European nations shut off UK amid growing concerns of virus mutation

Nick Whigham
·Assistant News Editor
·4-min read

As thousands of Londoners were seen packing train stations ahead of tougher coronavirus restrictions in Britain, neighbouring countries are shutting the borders with the UK over rising fears of a new variant strain of Covid-19.

The rapidly spreading strain of coronavirus has caused cases to soar in Britain, prompting concerns about the potentially more infectious nature of the variant.

While the Europe Union has been reticent to place hard restrictions on cross border traffic during the pandemic, many nations have now moved to halt all traffic coming from the UK.

British Prime Minister Boris Johnson announced on Saturday (local time) that the new virus strain had led to spiralling infection numbers with health officials suggesting it was up to 70 per cent more transmissible than earlier versions.

Several major European nations have now shut their border with the UK. Source: Getty
Several major European nations have now shut their border with the UK. Source: Getty

Europe shuts its doors

The World Health Organisation later called on European nations to introduce tougher measures in response.

France said it would bar all people coming from the United Kingdom for 48 hours from Sunday night, including freight carriers, whether by road, air, sea or rail.

Germany, Italy and the Netherlands ordered a suspension of flights from Britain, while Ireland said it would impose restrictions on flights and ferries from its neighbour.

A German news broadcaster reported the ban on flights would be in place at least until December 31, while the Netherlands ban will reportedly last at least until the end of the year.

Meanwhile Italy’s order bans plane travel from the UK until January 6.

Belgium said it would close its borders to flights and trains - including the popular Eurostar service - coming from the UK. Its ban will take effect for at least 24 hours from Sunday night.

Austria is also planning to ban flights from the UK, the APA news agency said, citing the country's health ministry.

The UK's second wave has seen a dramatic uptick in new daily case numbers. Source: coronavirus.data.gov.uk
The UK's second wave has seen a dramatic uptick in new daily case numbers. Source: coronavirus.data.gov.uk

Spain said that in response to the moves by some of its EU partners, it had asked the European Commission and the European Council for a coordinated community response to the situation.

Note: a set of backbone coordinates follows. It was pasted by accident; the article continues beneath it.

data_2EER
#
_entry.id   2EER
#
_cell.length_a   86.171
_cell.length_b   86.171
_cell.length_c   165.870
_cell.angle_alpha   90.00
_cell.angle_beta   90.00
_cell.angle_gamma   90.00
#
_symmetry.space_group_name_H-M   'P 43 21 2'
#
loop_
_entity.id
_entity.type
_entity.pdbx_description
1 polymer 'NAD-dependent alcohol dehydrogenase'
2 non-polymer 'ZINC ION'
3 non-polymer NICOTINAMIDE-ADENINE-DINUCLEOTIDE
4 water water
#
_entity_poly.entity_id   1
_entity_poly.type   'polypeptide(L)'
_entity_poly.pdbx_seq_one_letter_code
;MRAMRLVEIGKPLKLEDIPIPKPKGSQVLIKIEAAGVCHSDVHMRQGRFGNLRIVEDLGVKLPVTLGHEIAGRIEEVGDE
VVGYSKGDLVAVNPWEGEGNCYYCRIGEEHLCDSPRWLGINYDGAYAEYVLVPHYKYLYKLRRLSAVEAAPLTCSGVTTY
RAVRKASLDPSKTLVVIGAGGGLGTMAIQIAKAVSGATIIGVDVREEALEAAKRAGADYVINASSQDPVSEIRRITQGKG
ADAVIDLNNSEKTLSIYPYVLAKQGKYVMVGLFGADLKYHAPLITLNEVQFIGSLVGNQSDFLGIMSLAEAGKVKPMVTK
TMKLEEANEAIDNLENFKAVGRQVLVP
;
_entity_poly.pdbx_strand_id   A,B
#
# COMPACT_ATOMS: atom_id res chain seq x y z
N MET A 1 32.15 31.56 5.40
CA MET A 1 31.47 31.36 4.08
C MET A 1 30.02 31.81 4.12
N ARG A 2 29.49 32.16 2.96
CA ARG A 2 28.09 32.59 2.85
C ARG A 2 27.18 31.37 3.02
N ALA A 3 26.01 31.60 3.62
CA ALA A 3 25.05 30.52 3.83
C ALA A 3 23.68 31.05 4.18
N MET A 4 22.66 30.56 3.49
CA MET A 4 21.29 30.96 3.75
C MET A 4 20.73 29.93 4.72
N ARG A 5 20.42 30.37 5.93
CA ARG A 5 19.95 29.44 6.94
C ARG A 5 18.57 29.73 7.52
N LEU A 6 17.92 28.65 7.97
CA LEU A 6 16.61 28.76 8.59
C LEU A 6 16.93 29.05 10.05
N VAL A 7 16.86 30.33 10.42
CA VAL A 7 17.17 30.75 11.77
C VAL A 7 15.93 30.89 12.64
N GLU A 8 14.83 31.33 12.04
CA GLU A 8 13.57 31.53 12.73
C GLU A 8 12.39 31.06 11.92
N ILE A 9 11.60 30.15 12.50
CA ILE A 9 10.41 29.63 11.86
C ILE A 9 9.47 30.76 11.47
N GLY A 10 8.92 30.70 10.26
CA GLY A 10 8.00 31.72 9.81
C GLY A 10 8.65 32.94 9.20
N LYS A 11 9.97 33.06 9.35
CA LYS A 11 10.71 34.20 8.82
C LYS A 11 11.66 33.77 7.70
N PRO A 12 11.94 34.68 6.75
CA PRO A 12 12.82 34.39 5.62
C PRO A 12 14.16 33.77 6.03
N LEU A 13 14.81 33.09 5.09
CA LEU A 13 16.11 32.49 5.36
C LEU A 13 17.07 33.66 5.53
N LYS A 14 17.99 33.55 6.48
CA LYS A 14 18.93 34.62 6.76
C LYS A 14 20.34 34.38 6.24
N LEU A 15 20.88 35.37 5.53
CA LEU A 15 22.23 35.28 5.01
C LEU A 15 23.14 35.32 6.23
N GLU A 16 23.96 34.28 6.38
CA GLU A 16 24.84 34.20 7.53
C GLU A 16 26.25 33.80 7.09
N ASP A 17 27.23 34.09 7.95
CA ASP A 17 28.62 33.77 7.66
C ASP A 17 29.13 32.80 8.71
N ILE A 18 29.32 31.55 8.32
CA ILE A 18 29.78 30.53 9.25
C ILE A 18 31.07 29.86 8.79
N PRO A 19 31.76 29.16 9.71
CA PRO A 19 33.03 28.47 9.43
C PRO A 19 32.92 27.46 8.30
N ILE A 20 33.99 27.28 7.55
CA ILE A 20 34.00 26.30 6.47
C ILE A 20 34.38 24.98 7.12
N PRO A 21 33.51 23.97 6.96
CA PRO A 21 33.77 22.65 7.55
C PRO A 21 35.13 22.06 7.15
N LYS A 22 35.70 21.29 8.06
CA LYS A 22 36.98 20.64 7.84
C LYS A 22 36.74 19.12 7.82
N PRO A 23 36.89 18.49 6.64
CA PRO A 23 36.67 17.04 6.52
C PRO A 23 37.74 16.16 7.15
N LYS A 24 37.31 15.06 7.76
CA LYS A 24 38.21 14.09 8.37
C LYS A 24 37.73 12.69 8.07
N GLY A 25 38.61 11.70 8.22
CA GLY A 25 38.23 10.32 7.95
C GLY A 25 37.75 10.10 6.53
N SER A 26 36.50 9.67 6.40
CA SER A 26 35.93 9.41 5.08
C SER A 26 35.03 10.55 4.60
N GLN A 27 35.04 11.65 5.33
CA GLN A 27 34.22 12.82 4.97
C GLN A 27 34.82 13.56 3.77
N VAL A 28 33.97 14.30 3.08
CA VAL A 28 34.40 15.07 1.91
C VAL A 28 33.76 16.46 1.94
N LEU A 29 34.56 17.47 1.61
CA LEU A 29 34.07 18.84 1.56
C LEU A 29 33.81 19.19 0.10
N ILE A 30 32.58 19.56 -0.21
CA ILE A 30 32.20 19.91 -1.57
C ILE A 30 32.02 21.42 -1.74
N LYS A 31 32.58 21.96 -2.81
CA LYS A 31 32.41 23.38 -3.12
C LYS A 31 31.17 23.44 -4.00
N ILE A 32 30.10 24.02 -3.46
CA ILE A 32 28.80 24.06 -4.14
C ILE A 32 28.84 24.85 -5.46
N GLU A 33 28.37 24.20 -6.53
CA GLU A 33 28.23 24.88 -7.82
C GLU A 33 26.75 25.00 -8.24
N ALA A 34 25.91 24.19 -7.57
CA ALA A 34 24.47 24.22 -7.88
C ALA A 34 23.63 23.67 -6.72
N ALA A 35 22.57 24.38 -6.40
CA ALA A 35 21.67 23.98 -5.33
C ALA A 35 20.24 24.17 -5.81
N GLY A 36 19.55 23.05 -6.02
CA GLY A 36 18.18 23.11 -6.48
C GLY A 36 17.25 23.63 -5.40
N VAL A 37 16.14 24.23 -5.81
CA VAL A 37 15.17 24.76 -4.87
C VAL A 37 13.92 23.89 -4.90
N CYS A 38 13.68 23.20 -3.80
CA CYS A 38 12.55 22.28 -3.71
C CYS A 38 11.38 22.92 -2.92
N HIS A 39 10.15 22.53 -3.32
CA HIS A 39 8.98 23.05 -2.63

Otherwise it would act unilaterally to defend its interests and citizens, the Madrid government said.

On Saturday, Britain reported 27,052 new Covid-19 cases on Saturday, taking the total over two million, and 534 more deaths, taking the official death toll to more than 67,000.

US looking 'very carefully' at new virus variant

US authorities are looking "very carefully" into the virus variant spreading in the United Kingdom, top health officials said Sunday (local time) while indicating that a ban on UK travel was not currently in the cards.

Moncef Slaoui, chief advisor to the government's Operation Warp Speed vaccine program, told CNN that US officials "don't know yet" if the variant is present in the country.

"We are, of course...looking very carefully into this,” he said.

Old Bond Street quiet as new lockdown restrictions came into effect on December 20 in London, England. Source: Getty
Old Bond Street quiet as new lockdown restrictions came into effect on December 20 in London, England. Source: Getty

Concern new strain could derail vaccine efforts

At the moment, Mr Slaoui said, no strain of the virus appears to be resistant to the vaccines available.

"This particular variant in the UK, I think, is very unlikely to have escaped the vaccine immunity," he said.

Ravindra Gupta, professor of clinical microbiology at the University of Cambridge agreed, but cautioned future mutations could diminish the efficacy of the current vaccine rollouts.

“It’s unlikely this variant will compromise the vaccine …. but as this continues to change and mutate in the community there may come a point where that does happen,” he told ABC’s RN Breakfast on Monday.

The virus has as many as 22 mutations but it’s unclear where this particular mutation has originated.

“It seems to have appeared from either an upsampled place or either it’s come through a particular individual that has developed many mutations due to ongoing selection pressure by the immune system,” Prof Gupta explained.

“It’s worrying because the virus contains mutations in parts of the virus that our immune system usually targets, so there is a fear that this could eventually compromise some of our therapies and vaccines, so that is where some of the fear is coming from.”

He said there was “a number of potential reasons why the variant is apparently spreading faster” but more needs to be known about the mutation.

Importantly, “the initial evidence is that there is no more severe cases due to the strain,” he added.

with Wires

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